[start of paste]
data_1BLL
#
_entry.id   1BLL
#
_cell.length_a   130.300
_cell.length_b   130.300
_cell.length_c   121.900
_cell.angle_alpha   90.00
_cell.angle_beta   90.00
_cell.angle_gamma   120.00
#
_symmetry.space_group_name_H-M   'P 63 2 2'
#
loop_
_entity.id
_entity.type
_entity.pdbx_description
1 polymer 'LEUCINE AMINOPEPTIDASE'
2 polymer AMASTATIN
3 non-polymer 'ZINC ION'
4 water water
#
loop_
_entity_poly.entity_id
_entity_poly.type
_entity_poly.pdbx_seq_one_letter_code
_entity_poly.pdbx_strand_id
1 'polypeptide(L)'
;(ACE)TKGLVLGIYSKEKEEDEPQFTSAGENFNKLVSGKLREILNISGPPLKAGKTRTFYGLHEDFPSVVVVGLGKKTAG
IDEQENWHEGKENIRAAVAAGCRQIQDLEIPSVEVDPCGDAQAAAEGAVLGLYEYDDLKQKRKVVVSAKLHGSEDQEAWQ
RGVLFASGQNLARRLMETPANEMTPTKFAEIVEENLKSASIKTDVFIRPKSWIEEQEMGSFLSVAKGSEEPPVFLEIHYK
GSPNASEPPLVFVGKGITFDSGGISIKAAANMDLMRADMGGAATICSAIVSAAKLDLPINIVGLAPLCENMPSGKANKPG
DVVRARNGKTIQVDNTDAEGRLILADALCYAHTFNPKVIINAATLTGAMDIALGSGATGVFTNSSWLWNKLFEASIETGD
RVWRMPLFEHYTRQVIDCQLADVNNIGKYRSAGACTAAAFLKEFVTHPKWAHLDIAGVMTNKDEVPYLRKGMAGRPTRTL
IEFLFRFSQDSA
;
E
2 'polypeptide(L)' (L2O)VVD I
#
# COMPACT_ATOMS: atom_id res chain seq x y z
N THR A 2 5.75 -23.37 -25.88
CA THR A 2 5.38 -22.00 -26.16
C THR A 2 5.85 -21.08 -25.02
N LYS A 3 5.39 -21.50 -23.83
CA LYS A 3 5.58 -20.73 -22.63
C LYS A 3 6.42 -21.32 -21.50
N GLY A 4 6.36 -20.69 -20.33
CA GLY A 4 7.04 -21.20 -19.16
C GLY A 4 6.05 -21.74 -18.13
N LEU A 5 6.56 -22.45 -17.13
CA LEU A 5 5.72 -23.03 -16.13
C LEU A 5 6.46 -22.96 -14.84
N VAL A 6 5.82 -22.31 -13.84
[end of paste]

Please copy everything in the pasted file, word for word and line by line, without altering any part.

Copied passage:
data_1BLL
#
_entry.id   1BLL
#
_cell.length_a   130.300
_cell.length_b   130.300
_cell.length_c   121.900
_cell.angle_alpha   90.00
_cell.angle_beta   90.00
_cell.angle_gamma   120.00
#
_symmetry.space_group_name_H-M   'P 63 2 2'
#
loop_
_entity.id
_entity.type
_entity.pdbx_description
1 polymer 'LEUCINE AMINOPEPTIDASE'
2 polymer AMASTATIN
3 non-polymer 'ZINC ION'
4 water water
#
loop_
_entity_poly.entity_id
_entity_poly.type
_entity_poly.pdbx_seq_one_letter_code
_entity_poly.pdbx_strand_id
1 'polypeptide(L)'
;(ACE)TKGLVLGIYSKEKEEDEPQFTSAGENFNKLVSGKLREILNISGPPLKAGKTRTFYGLHEDFPSVVVVGLGKKTAG
IDEQENWHEGKENIRAAVAAGCRQIQDLEIPSVEVDPCGDAQAAAEGAVLGLYEYDDLKQKRKVVVSAKLHGSEDQEAWQ
RGVLFASGQNLARRLMETPANEMTPTKFAEIVEENLKSASIKTDVFIRPKSWIEEQEMGSFLSVAKGSEEPPVFLEIHYK
GSPNASEPPLVFVGKGITFDSGGISIKAAANMDLMRADMGGAATICSAIVSAAKLDLPINIVGLAPLCENMPSGKANKPG
DVVRARNGKTIQVDNTDAEGRLILADALCYAHTFNPKVIINAATLTGAMDIALGSGATGVFTNSSWLWNKLFEASIETGD
RVWRMPLFEHYTRQVIDCQLADVNNIGKYRSAGACTAAAFLKEFVTHPKWAHLDIAGVMTNKDEVPYLRKGMAGRPTRTL
IEFLFRFSQDSA
;
E
2 'polypeptide(L)' (L2O)VVD I
#
# COMPACT_ATOMS: atom_id res chain seq x y z
N THR A 2 5.75 -23.37 -25.88
CA THR A 2 5.38 -22.00 -26.16
C THR A 2 5.85 -21.08 -25.02
N LYS A 3 5.39 -21.50 -23.83
CA LYS A 3 5.58 -20.73 -22.63
C LYS A 3 6.42 -21.32 -21.50
N GLY A 4 6.36 -20.69 -20.33
CA GLY A 4 7.04 -21.20 -19.16
C GLY A 4 6.05 -21.74 -18.13
N LEU A 5 6.56 -22.45 -17.13
CA LEU A 5 5.72 -23.03 -16.13
C LEU A 5 6.46 -22.96 -14.84
N VAL A 6 5.82 -22.31 -13.84